Thomas: This was a tough review for me to wrap my head around. How can I share my thoughts on the Hoka Clifton 4 as a new shoe, or will the review be mired down by my experience in the first three? Separating the Clifton 4 from its predecessors is complicated. This review will be biased based on the feelings I have for the past models.
Meaghan: I was pretty excited to receive the next iteration of the HOKA Clifton. This has been one of my favorite shoes since it originally debuted a few years ago. Let’s start with aesthetics. I love the colorway I received; blue coral. The Clifton 4 looks more like a typical trainer than the clown shoes they typically resemble. I’m not sure if I’m just used to the look or if HOKA is making a point to disguise all that cush. I think it’s a bit of both.
The upper has changed. It’s now designed with an engineered mesh and 3d puff print overlays. They feel denser than previous models and seem to hug the foot closer. I haven’t had issues with the toe box in any models. That hasn’t changed here.
Another update to the Clifton 4 is a full-length EVA midsole, which incorporates a new foam that feels firmer and denser underfoot. HOKA also added some more rubber on the outsole for durability. This model will last longer than its predecessors.
Thomas: The Hoka Clifton 4 remains a fun shoe to run in especially on days where you need some extra cushion. The new model now comes in widths, so hopefully, we can stop hearing about the how the toebox is too narrow for some runners. I never had an issue with the narrowness of the shoe, and I don’t have a problem with the Clifton 4’s. The shoe fits true to size so stick with your regular running shoe sizing.
Meg covered the durability subject, and I agree with her that the shoes look about as good as a Hoka can.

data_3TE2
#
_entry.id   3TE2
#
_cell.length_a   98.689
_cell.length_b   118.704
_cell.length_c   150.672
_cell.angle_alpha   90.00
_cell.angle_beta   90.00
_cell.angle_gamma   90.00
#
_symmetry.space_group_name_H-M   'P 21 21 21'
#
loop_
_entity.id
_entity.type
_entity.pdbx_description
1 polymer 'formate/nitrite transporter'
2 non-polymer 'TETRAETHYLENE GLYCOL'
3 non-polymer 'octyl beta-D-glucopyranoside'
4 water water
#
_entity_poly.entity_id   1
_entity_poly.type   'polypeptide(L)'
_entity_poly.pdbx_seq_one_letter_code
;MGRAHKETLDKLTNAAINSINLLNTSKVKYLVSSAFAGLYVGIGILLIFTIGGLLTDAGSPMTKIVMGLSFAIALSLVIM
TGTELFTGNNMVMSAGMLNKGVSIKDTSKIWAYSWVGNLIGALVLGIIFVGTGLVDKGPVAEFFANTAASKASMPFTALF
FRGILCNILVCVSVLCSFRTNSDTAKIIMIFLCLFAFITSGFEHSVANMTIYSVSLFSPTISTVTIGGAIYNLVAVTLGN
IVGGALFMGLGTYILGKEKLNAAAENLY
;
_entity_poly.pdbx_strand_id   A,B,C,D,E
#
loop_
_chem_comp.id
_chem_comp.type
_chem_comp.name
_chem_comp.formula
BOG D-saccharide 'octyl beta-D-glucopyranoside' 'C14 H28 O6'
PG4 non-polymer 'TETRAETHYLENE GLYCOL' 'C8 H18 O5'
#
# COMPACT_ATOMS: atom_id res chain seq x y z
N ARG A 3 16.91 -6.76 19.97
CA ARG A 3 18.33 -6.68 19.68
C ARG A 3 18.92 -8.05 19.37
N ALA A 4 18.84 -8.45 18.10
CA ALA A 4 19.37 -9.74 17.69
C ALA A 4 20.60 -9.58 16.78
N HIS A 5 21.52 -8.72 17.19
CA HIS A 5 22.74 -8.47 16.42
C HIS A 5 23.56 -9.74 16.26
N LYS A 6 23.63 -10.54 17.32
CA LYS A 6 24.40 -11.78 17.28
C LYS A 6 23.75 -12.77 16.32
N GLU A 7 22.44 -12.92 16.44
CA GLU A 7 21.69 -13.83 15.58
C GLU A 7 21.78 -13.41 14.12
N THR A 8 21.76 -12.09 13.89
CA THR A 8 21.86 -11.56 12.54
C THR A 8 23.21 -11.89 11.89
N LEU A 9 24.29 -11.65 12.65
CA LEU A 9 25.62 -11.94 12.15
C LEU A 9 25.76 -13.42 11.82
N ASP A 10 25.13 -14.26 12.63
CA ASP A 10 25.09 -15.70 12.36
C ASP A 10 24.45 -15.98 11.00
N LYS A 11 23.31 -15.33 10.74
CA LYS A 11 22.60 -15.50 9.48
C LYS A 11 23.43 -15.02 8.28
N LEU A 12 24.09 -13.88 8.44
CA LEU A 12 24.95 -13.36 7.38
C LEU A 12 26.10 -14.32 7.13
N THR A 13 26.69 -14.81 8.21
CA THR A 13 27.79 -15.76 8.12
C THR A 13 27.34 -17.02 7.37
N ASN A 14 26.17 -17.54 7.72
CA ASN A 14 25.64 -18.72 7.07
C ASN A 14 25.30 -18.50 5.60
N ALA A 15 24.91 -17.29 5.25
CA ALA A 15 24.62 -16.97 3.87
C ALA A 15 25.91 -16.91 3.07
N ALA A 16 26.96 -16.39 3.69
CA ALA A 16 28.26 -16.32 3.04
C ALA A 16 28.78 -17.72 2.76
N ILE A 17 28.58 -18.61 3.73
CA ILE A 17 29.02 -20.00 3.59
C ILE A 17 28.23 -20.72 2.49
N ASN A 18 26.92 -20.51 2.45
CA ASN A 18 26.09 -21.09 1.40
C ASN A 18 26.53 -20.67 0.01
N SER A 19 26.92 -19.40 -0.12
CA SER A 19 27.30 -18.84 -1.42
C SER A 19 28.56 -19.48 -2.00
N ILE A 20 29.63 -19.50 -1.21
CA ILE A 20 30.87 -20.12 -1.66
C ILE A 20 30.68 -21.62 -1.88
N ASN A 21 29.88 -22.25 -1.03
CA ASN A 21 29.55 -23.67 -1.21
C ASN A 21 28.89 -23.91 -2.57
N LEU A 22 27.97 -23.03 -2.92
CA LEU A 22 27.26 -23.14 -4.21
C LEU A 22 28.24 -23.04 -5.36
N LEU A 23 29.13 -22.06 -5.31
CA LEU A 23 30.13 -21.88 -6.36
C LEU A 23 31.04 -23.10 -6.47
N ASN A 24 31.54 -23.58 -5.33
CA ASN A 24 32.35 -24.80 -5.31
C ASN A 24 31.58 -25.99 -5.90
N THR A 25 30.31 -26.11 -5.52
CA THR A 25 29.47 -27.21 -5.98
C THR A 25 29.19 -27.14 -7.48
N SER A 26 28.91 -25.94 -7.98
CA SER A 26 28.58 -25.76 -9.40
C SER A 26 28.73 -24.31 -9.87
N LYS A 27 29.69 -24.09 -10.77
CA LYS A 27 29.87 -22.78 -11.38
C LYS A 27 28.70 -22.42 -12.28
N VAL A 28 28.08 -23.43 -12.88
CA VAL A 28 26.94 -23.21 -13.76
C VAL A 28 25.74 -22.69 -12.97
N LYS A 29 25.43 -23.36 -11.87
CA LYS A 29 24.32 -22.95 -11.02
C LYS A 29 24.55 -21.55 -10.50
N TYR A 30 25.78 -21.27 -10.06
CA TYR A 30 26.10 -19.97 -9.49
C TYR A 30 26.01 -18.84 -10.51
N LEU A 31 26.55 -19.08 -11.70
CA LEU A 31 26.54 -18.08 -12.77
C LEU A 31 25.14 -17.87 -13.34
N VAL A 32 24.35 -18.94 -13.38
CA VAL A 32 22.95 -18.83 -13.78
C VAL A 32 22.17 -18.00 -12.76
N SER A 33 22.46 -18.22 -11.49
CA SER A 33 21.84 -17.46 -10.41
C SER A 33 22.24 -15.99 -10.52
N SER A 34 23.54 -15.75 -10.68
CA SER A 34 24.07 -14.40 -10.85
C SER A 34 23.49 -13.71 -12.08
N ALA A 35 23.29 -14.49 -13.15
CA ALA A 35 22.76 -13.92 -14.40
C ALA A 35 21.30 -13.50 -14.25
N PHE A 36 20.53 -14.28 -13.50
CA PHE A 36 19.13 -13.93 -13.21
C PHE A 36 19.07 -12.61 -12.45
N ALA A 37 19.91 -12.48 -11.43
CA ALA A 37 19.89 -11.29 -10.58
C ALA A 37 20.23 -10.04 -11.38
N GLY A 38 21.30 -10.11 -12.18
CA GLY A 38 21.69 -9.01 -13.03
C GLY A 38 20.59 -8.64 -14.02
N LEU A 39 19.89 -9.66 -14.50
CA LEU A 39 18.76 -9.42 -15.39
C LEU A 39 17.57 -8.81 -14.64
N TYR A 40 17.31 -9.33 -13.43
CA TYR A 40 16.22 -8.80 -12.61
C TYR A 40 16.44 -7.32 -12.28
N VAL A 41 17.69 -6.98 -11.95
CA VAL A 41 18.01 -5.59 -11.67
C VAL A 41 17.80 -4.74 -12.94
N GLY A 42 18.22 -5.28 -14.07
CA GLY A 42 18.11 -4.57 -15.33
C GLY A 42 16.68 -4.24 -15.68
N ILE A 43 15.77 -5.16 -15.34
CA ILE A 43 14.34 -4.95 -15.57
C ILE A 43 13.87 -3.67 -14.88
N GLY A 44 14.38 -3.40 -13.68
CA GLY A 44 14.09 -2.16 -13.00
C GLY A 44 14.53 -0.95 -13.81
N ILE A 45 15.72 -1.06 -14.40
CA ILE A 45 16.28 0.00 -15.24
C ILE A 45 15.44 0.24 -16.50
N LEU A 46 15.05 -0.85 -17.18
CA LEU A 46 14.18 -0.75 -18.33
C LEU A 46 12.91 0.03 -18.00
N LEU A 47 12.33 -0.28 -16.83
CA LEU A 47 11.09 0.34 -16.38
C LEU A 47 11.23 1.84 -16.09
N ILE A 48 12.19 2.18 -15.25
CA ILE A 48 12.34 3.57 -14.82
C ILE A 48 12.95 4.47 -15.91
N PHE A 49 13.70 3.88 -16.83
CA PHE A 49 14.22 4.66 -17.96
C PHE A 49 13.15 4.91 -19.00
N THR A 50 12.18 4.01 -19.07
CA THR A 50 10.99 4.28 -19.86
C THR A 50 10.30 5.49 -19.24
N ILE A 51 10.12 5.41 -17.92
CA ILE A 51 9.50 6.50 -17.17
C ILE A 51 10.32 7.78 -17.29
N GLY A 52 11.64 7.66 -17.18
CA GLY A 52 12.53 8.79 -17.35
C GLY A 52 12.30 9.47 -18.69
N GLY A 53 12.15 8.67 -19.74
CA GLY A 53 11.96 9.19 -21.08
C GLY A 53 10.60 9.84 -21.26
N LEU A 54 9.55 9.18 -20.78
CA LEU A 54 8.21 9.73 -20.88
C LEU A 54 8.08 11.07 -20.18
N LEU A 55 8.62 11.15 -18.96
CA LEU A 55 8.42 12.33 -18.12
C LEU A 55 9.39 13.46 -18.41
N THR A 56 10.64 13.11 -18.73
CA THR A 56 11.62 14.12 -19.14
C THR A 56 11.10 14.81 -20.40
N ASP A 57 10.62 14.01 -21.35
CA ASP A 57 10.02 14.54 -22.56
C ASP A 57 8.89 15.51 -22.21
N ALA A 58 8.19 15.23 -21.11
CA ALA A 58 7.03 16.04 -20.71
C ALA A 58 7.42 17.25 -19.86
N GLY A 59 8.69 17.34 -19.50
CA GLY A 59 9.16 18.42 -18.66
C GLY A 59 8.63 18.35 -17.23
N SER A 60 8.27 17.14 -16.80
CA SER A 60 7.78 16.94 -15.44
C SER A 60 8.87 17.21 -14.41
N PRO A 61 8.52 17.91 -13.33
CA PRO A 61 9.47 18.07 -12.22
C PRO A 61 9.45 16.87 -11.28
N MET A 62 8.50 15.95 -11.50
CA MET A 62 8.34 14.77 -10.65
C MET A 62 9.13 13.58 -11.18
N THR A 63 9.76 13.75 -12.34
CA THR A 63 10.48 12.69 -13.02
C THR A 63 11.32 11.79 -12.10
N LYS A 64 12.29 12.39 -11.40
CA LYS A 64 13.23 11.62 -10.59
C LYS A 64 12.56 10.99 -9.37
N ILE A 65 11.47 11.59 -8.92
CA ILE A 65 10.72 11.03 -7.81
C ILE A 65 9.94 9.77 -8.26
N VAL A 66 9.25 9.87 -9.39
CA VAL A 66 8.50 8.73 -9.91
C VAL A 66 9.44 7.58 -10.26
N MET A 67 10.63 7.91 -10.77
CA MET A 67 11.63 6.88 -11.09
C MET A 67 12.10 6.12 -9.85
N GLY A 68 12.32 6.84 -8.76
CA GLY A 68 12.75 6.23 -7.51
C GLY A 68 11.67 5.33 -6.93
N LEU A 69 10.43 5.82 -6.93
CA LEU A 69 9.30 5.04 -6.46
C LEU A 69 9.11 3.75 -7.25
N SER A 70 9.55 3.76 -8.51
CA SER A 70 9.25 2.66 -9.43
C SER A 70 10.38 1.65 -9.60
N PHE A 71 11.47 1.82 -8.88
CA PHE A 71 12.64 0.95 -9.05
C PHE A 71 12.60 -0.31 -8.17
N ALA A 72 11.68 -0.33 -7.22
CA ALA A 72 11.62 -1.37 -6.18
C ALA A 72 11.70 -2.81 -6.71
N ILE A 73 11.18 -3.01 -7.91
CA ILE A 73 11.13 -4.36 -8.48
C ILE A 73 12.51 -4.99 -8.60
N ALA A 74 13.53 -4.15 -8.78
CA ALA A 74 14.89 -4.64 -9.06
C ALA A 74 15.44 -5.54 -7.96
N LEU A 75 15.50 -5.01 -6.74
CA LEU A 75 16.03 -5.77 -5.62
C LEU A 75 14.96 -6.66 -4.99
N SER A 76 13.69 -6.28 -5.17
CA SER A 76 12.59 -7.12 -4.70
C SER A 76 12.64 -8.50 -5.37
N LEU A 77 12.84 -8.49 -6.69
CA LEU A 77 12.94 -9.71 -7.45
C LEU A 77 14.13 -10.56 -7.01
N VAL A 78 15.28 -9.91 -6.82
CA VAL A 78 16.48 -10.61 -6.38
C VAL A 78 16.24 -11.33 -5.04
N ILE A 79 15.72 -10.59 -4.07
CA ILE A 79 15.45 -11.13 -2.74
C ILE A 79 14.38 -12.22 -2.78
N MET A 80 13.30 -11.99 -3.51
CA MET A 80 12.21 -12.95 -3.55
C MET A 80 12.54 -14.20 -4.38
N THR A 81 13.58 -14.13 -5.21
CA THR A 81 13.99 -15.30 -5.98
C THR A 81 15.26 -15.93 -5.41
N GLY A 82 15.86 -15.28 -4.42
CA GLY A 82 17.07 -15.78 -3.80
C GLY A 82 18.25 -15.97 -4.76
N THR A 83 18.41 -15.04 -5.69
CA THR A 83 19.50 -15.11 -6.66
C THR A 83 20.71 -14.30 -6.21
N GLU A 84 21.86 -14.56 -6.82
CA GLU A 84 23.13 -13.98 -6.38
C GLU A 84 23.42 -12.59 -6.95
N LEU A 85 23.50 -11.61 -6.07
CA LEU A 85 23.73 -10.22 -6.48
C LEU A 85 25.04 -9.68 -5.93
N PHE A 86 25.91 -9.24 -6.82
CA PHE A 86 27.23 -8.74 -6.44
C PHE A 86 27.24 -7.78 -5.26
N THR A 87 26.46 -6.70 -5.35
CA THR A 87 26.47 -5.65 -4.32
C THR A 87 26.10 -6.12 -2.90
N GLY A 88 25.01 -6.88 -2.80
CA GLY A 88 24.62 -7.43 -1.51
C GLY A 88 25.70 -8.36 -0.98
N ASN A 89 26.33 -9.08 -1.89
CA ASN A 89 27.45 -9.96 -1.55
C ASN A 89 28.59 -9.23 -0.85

Meaghan: The HOKA Clifton 4 has increased in weight, yet again. I don’t love it. I prefer the minimal, open, airy upper and bouncy, light cushioning. I think HOKA did a great job of altering the shoe based on consumer feedback, but I’d rather wear a shoe that feels perfect for 100 miles, than a shoe that feels just okay for 250.
Thomas: The personality is gone. This is the older more mature shoe that can fit in socially but has lost what made it unique to run in. What do I mean? The Clifton started out feeling different from anything else out there. It was super light, looked a little weird, and bounced under your feet. The new Clifton 4 seems more like a mainstream trainer, and sadly it feels like one. That sounds worse than it is. The Clifton 4 is an upper tier trainer that I would recommend, but it isn’t the shoe that I fell in love with in the first two iterations. It also isn’t the shoe, so many other companies tried to knock off. Perhaps this happens when the designers listen to too much market research and complaints from a few knuckleheads. I remember the comments people had. “It’s too narrow.” “The durability needs improvement.” “The upper is too thin.” Now we have the results. A more durable, wider, heavier, less breathable, Clifton 4.
Meaghan: While I don’t love the updates to the HOKA Clifton 4, I still love the shoe. I’ve put over 100 miles on them already. I find myself lacing them up all the time, primarily for easy days. They don’t feel as bouncy as they did on day 1, but I bet I’ll get another hundred or so miles out of them. You can try them out yourself for $130.
Thomas: While the changes in the Hoka Clifton 4 make it a more mainstream running shoe, I have to admit it is still terrific running shoe and still my favorite Hoka. If you love the Clifton as much as I do, you don’t have much of choice, so you may as well embrace the changes and purchase a pair. It still is one of the best max cushion shoes that can handle fast workouts and races. The Hoka Clifton 4 has a 5mm drop and weighs 10.8 oz. for a size 10.5. Check them out at Running Warehouse. PS- There is still time to pick up the Clifton 3 on sale.